NITI Aayog discussion paper ‘Multidimensional Poverty in India since 2005-06’ claims steep decline in projected poverty headcount ratio from 29.17% in 2013-14 to 11.28% in 2022-23.  Uttar Pradesh (59.4 million), Bihar (37.7 million), Madhya Pradesh (23 million) and Rajasthan (18.7 million) recorded largest decline in the number of MPI poor during the period. The initiatives of the government to address multiple aspects of poverty have been attributed to this achievement. As a result, India is likely to achieve its SDG target of halving multidimensional poverty well before 2030.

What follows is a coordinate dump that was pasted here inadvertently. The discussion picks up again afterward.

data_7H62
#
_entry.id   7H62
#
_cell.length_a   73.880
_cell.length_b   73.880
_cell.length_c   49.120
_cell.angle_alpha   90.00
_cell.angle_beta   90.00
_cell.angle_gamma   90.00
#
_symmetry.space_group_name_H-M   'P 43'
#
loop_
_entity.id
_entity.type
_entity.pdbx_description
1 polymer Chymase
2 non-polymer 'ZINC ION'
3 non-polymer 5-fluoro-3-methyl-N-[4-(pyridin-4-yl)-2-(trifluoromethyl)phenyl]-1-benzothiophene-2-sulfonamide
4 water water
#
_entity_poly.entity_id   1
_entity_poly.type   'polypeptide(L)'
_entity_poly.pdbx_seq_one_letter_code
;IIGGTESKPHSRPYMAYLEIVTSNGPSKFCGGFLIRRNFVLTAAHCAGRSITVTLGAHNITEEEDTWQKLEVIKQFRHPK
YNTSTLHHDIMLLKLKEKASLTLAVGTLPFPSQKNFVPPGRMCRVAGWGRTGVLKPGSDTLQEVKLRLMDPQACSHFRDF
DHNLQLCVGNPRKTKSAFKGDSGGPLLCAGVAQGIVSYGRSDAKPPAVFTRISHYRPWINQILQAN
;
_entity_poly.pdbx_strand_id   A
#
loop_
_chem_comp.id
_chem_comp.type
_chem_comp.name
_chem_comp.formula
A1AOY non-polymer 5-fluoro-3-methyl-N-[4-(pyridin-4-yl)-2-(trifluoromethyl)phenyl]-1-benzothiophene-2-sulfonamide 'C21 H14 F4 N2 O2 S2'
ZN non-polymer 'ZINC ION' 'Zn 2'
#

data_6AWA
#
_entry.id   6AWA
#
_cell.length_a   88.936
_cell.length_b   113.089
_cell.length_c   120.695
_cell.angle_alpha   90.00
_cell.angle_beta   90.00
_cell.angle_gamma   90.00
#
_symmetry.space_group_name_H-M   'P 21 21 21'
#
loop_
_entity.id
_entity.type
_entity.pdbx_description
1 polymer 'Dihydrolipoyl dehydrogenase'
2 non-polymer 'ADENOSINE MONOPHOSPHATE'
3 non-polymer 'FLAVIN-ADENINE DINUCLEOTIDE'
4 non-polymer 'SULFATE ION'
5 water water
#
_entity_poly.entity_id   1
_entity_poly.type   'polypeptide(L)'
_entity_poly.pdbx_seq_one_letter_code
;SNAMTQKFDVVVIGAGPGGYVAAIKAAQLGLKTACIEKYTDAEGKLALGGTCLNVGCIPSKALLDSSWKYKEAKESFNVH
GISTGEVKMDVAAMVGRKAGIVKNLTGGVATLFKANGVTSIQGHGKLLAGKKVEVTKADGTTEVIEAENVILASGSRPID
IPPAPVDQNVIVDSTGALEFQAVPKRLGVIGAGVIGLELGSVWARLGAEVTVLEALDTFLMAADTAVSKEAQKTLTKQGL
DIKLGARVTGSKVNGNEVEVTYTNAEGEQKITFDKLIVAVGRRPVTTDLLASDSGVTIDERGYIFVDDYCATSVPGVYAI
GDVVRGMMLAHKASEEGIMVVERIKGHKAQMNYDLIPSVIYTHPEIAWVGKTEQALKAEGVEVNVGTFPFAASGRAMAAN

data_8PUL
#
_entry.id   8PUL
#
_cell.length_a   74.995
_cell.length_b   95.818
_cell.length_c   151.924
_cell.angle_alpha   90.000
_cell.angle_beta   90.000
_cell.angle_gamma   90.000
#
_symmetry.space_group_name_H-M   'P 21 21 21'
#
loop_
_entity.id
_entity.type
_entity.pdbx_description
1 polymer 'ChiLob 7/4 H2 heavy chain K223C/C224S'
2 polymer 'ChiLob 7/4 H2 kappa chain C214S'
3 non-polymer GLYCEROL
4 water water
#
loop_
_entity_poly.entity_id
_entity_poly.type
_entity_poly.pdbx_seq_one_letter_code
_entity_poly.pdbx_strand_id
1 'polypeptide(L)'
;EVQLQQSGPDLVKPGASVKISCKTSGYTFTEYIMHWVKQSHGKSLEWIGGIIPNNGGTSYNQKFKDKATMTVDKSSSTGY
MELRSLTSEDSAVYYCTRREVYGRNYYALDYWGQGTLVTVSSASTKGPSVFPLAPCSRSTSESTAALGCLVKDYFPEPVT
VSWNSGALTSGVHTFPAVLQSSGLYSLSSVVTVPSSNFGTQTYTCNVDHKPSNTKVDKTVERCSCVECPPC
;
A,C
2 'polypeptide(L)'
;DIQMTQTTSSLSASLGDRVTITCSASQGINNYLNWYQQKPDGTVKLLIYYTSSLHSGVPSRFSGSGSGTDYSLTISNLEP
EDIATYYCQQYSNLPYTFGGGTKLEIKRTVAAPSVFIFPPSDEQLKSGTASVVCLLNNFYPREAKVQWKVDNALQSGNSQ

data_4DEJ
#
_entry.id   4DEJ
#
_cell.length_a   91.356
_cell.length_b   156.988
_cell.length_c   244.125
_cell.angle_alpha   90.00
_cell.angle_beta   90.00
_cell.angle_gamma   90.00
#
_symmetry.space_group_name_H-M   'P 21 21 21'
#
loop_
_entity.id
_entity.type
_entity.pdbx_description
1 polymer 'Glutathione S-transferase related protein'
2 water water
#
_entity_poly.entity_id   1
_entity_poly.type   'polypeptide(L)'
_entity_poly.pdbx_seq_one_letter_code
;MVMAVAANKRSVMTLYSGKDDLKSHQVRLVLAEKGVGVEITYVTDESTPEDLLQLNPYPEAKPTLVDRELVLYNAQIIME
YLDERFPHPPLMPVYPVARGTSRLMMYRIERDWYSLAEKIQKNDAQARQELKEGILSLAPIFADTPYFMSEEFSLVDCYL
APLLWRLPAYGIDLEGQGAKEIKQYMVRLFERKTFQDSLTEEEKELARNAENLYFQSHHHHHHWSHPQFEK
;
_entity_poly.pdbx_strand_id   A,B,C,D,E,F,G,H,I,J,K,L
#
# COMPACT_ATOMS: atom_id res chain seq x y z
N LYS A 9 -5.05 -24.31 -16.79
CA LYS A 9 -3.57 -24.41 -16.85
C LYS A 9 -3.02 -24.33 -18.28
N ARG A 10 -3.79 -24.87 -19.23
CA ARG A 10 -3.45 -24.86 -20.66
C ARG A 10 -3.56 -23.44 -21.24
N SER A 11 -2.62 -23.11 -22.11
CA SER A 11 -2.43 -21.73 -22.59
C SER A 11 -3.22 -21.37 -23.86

The Multidimensional Poverty Index (MPI) is a globally recognized comprehensive measure that captures poverty in multiple dimensions beyond monetary aspects. MPI’s global methodology is based on robust Alkire and Foster (AF) method that identifies people as poor based on universally acknowledged metric designed to assess acute poverty, providing a complementary perspective to conventional monetary poverty measures. 12 indicators which included three on health, two on education and seven on standard of living, show significant signs of improvement during the entire study period.



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